Problem Solving Forum

| More

January 27 - January 31, 2020

If I apply 140 microns of inorganic zinc to a steel substrate with a 75 micron profile, is there any concern about cracking of the primer during storage, shipment, and erection of the structure, or with field-application of a topcoat?


Selected Answers

From Willie Mandeno of ex WSP Opus on February 7, 2020:
It depends on the formulation of the IOZ but mud cracking will be less of a problem with high-ratio waterborne type. Similarly, it depends on the type of field-applied topcoat, e.g., low VS could result in blistering due to solvent entrapment unless IOZ has weathered for several months to reduce porosity..

From HECTOR MEDINA of PEQUIVEN on February 2, 2020:
Good point from Larry Muzia. But I think that it's always important gto contact the coating manufacturer to assess the risk of mudcracking.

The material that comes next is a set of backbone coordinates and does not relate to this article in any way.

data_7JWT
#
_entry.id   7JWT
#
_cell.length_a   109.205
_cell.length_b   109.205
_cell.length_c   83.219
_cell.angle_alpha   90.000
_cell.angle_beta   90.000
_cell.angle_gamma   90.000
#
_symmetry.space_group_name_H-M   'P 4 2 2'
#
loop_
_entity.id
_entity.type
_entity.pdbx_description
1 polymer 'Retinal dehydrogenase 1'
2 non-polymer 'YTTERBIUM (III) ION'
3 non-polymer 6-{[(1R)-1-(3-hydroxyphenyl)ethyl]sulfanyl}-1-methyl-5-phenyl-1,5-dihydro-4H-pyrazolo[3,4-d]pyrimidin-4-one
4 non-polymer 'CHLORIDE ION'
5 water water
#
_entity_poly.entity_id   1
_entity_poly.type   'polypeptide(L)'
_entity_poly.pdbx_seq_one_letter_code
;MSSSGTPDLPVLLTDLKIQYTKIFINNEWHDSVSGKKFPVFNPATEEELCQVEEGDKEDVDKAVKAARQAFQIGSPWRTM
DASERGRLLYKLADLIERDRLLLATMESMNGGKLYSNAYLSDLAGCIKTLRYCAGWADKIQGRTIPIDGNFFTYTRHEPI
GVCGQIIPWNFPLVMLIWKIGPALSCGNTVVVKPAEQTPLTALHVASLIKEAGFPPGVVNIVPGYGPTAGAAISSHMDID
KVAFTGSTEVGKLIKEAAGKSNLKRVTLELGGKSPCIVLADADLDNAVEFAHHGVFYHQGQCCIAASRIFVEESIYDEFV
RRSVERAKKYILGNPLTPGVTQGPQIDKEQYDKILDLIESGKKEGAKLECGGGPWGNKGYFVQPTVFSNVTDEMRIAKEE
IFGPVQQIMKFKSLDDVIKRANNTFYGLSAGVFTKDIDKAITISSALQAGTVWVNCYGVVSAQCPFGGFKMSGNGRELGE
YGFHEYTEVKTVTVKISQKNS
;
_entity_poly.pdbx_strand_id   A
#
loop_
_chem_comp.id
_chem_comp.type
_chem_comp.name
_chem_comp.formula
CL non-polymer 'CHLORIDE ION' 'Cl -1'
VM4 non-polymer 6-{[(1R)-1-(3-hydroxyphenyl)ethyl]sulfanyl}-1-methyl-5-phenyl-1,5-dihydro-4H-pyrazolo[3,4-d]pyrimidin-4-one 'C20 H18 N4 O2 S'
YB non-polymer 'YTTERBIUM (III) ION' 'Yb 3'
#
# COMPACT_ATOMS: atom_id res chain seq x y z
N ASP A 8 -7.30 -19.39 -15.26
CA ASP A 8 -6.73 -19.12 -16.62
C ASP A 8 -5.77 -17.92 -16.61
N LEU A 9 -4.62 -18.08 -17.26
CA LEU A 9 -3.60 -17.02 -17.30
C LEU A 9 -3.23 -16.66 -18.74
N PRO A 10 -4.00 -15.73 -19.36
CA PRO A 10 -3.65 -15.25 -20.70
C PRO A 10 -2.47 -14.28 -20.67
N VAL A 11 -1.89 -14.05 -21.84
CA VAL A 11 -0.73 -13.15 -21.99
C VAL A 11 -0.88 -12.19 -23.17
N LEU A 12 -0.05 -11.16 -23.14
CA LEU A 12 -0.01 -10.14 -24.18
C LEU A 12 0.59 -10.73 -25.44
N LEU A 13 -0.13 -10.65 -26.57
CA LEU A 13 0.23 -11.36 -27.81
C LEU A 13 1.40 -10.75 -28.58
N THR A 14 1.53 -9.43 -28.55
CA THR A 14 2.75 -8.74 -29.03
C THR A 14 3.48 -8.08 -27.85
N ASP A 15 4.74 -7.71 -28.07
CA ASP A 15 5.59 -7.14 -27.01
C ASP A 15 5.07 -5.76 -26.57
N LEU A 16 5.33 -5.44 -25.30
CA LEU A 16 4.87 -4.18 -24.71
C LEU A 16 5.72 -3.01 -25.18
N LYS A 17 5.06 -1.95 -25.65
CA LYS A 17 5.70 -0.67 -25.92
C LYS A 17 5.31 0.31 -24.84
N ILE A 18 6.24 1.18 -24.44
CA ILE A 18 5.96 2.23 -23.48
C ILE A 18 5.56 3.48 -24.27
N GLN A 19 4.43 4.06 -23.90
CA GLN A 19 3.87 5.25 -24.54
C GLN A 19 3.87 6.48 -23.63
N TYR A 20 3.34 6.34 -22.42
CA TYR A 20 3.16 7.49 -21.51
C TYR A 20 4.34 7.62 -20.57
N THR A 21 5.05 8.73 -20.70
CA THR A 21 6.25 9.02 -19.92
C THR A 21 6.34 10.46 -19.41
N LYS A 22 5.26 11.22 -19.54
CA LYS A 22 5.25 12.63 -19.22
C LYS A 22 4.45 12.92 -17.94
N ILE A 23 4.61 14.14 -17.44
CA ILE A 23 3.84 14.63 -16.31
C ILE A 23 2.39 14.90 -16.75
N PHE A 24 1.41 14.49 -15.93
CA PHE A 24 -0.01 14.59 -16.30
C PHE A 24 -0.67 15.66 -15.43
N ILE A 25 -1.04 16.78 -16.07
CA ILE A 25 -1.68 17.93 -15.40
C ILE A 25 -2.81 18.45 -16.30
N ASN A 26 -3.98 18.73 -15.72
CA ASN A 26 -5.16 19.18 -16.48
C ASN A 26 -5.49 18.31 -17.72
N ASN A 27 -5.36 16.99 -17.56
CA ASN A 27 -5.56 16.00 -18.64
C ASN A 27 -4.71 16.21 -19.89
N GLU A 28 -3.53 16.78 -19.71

From Larry Muzia of Exceletech Coating & Applications, LLC on January 31, 2020:
To start, a 3-mil profile is excessive for an ioz application, but having this depth and insuring you have covered the peaks with sufficient film thickness has been successful on numerous occasions. Here in Florida, the Space Center has often gone with untopcoated ioz on carbon steel exposed to the salt environment at 3-5 mils as a specification requirement. I agree that, at the higher dft, there is both a chance of mudcracking or splitting of the zinc film, which has low tensile strength to begin with. Typically, the first location of mudcracking will be in the filet area for structural steel. When I have seen zinc applied at the higher end of the thickness range near or at 5 mils, I would suggest watching the film thickness of the overcoats and keep to the minimum recommended dft to minimize film stress to the zinc film. Topcoating a heavier ioz film is also more conducive to outgassing because the film of the zinc has more porosity because of the depth, unless it has weathered and the porosity has been reduced by the formation of zinc carbonate salts. Also, remember, for shop applications, the cure time must be extended before overcoating.